Sloan Hoffmann  

Do As I Say: Music Conservatory Culture and its Contribution to Discontentment
Among Professional Orchestral Musicians

Sloan Hoffmann
March 19, 2019

Editor's Abstract (Click to Hide)

Orchestras have institutional cultures that can vary from one another, but there are some issues that seem to be universal. In this article Sloan Hoffmann looks down the orchestral food chain to music schools and their conductors and applied music teachers. She posits that attitudes are shaped in music conservatories and are then carried forward into the profession. For those of us who teach this article will have us looking inward.

- Ramon Ricker

In the discussions that have involved the many issues affecting musician morale in American orchestras, the culture of the American music school and its contribution to the problems in professional orchestras remains an unexplored subject. Those musicians who choose a career in orchestral performance come from a variety of schools, which despite their differences all harbor similar cultures and traditions that instill, percolate and foster the very concerns raised by musicians in today’s orchestras. I wonder if discussion at the professional level addresses problems that have become ingrained in music culture well before students hit the audition circuit, thus providing band-aids for sores opened too long ago to become fully healed even by administrative gestures that extend beyond the tokenism and temporary appeasement often provided by orchestra administrations and boards.

Musicians cite lack of creative control, inadequate compensation, unacknowledged education and talent and monotony among other frustrations that lead to career malaise. In their article, “Why They’re Not Smiling: Stress and Discontent in the Orchestral Workplace,” Seymour and Robert Levine bring up the idea that orchestral musicians suffer from infantilization and marginalization by orchestra conductors, administration and board members, and that the issues listed above stem from this treatment of musicians as child-figures. I suggest that the problem of infantilization begins in the music conservatory creating young musicians who lack control over their career satisfaction and who lack the ability to assess their successes as performing artists.

In the article that follows I will address the following core issues that I perceive have the power to make or break a musician’s potential for career fulfillment: the dynamics between students and their mentors, specifically studio teachers and conductors; the pressures levied on music faculty by their governing institutions and how these pressures affect the development of the students; and the level of realistic expectations students have for their future career, and the role of the studio teacher in guiding students in directions that will lead to career fulfillment.

In American music schools students face a number of individuals whose omnipotence takes away their developmental freedom, starting the culture of the musician as the child who must take direction without challenging the reasons or the results, even if their intuition and experience tells them they should challenge the directions they have been served.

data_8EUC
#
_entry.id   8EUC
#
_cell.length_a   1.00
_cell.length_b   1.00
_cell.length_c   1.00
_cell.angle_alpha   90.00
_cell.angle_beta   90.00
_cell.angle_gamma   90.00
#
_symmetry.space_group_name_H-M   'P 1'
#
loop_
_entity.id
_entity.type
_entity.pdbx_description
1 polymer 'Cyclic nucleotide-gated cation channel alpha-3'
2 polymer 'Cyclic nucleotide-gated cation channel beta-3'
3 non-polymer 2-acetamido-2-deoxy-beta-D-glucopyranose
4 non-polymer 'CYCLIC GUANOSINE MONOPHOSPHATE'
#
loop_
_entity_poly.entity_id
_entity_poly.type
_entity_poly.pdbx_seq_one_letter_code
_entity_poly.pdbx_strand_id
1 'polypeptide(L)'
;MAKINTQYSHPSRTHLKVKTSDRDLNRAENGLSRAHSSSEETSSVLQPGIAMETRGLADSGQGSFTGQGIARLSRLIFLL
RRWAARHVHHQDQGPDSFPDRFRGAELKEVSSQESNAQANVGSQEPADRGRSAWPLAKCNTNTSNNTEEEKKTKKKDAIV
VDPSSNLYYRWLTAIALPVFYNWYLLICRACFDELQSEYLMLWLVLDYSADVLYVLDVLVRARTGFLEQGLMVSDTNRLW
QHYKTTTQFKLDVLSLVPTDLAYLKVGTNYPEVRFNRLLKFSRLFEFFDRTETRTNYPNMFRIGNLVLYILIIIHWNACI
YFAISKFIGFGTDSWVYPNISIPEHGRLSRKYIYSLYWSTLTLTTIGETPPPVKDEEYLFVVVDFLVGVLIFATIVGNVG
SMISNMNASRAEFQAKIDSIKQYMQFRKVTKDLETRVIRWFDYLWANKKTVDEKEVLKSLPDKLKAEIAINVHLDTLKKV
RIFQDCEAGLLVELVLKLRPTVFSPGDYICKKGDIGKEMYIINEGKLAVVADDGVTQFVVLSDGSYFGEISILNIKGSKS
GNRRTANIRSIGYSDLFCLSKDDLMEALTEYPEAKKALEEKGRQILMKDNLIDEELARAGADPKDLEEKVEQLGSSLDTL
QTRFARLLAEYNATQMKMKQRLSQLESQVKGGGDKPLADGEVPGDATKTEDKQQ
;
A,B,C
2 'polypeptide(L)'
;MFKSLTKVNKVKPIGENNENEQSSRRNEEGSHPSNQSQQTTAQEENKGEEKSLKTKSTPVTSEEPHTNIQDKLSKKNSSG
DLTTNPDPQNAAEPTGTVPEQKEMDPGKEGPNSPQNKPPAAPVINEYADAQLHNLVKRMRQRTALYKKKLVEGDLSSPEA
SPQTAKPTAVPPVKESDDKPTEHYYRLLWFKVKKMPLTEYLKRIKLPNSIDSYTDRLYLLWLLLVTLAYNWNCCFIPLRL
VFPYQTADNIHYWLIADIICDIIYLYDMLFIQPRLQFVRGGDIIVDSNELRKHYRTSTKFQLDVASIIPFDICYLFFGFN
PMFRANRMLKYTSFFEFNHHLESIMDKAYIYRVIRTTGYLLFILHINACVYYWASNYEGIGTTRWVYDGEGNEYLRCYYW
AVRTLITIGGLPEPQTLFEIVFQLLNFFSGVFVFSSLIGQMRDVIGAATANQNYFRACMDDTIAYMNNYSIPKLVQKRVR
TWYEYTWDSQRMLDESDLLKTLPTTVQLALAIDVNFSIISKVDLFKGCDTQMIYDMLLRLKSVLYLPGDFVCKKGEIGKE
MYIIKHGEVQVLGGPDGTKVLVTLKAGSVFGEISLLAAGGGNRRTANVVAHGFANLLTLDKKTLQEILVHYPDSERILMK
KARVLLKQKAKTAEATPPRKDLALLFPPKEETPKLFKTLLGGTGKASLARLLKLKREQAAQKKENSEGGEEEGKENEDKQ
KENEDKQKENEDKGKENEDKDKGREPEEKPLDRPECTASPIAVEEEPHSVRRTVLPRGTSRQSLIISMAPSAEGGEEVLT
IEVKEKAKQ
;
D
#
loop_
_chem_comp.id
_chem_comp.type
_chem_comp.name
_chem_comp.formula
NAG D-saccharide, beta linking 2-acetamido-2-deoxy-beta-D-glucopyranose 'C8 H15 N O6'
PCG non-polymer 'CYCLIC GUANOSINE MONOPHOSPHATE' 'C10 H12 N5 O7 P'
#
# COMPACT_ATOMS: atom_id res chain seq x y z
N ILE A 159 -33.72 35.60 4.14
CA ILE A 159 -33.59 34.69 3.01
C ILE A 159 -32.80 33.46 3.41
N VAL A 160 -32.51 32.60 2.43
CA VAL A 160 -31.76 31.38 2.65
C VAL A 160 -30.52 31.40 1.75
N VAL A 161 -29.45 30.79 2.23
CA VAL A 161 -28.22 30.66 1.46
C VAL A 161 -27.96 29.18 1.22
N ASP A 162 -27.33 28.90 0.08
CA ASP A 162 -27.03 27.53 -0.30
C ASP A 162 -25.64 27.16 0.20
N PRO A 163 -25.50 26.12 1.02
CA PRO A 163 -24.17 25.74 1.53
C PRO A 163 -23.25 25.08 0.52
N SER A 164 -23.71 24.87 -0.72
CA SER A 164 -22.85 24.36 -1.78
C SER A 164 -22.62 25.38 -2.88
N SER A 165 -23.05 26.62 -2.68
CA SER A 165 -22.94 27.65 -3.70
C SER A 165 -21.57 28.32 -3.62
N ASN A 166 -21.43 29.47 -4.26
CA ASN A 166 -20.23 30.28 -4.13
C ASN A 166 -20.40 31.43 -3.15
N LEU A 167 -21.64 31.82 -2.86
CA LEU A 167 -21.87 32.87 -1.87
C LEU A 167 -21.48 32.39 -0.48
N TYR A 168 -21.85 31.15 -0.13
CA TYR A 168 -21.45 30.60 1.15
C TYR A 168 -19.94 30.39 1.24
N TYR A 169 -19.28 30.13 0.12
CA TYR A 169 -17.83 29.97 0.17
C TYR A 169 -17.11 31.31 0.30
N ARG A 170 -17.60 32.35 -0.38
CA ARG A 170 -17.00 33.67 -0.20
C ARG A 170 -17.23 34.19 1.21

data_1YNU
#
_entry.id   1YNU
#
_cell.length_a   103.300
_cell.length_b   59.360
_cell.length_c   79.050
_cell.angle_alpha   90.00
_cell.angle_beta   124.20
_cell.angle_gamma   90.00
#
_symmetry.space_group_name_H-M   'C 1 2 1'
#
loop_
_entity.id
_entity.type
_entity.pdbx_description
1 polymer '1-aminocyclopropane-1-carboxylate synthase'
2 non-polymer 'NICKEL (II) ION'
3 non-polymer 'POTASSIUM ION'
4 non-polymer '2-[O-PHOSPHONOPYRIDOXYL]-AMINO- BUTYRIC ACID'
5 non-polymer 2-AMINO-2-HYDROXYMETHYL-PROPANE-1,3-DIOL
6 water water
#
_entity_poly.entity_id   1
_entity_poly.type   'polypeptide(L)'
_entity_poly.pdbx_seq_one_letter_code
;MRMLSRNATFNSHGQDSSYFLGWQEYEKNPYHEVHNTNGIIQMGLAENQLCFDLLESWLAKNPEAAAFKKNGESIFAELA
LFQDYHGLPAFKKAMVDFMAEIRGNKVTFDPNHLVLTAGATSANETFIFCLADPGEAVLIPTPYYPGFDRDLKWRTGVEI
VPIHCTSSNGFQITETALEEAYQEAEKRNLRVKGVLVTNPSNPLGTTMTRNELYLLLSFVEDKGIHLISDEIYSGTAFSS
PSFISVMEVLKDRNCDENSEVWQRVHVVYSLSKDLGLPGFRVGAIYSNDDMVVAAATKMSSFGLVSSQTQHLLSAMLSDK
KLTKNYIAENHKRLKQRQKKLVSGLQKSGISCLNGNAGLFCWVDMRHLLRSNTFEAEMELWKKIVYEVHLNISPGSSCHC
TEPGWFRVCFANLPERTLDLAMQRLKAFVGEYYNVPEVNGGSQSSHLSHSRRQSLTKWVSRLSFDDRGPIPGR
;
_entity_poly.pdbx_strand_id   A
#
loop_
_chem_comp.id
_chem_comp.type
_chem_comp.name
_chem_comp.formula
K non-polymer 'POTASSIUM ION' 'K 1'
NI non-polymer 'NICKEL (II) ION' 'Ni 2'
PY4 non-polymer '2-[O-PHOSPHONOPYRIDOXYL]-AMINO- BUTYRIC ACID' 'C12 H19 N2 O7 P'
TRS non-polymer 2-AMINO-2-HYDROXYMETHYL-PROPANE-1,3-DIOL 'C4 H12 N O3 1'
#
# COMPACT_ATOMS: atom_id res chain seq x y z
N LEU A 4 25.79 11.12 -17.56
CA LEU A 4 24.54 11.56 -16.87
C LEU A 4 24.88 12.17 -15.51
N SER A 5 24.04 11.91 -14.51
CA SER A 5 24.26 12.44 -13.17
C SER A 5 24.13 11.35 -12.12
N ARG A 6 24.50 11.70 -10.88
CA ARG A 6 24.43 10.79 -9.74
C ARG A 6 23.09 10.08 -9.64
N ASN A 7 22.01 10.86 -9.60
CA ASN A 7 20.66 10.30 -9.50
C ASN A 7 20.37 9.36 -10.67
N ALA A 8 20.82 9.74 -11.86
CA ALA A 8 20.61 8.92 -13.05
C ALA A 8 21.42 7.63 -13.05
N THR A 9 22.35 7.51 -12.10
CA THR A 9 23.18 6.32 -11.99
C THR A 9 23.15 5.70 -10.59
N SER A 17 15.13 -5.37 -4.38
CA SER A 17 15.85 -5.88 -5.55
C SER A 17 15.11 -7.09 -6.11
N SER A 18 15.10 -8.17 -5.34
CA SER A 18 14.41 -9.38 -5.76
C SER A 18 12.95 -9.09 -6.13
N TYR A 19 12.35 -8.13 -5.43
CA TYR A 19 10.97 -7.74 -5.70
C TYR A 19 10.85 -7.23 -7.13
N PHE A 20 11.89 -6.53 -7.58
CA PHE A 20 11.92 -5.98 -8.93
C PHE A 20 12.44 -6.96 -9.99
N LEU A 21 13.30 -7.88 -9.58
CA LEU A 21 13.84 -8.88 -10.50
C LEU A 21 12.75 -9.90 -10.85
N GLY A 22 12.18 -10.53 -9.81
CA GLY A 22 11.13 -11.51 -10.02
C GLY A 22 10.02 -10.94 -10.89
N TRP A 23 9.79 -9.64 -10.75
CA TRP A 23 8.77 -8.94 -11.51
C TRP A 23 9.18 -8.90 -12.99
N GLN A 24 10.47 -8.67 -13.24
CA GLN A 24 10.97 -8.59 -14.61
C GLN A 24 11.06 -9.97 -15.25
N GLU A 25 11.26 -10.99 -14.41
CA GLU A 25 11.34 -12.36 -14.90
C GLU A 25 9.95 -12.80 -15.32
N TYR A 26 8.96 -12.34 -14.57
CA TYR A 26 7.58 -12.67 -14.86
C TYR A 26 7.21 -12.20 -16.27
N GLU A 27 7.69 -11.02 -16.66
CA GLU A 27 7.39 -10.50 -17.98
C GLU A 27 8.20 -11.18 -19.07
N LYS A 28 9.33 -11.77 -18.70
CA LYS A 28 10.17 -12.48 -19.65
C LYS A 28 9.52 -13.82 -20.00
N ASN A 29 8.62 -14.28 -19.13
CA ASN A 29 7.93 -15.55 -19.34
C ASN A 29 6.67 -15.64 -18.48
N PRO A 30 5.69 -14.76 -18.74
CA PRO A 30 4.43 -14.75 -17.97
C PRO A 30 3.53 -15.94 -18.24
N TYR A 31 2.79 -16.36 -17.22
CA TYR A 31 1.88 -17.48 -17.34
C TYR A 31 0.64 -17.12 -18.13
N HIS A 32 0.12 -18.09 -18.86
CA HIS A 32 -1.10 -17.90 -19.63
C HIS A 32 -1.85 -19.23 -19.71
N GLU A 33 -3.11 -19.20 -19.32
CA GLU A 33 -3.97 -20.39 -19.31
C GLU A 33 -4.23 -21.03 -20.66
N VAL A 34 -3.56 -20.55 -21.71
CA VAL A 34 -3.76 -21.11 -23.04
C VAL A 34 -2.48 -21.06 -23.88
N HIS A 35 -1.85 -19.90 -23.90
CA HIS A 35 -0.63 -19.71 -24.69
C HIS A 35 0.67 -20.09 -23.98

I see two figures in the music school who foster the idea of musician as child, the same two individuals who have the power to help mold confident, able and satisfied young musicians: the studio teacher and the conductor. I understand that any teacher-student dynamic, by necessity, includes one who has experience and knowledge that surpasses the other and that the student must remain open minded and flexible in order to learn. I see a flaw in this dynamic, however, in that many teacher-student relationships do not allow room for questioning the reasons why or how. An element of “do as I say” exists in music education that may serve as the precursor to the lack of control orchestral musicians have over their careers.

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Comments (Click to Hide)

Ms. Sloan's article touches at the core of what I believe to be one of the major problems in American symphony orchestras. The nineteenth-century conservatory idea of replicative teaching (do as I do and don't question) and the equally antiquated idea of the conductor as all-knowing and omnipotent has indeed hurt our profession and severely compromised the promise of truly fulfilling orchestral careers for many. Any long-lasting change to such conditions must begin in the academy.

Ms. Sloan asks, in essence, how teachers and conductors in the academy can change their approach without dashing the dreams and hopes of their students. As an orchestral conductor at a large college of music, I can say that we must begin with the premise that the music itself is our primary motivation for being musicians. Ms. Sloan's article insiunates that the motivation for so many student musicians is to establish a career. They choose certain institutions and certain teachers more to increase their chances to have the career of their dreams, rather than for any significant insight into the music that they will perform. I remember one of many stories of a student oboist from a prestigious conservatory who taped every excerpt from an audition list to the walls of his apartment so all he had to do was turn in a complete circle and play every excerpt successively. This is not music making. This is trade school.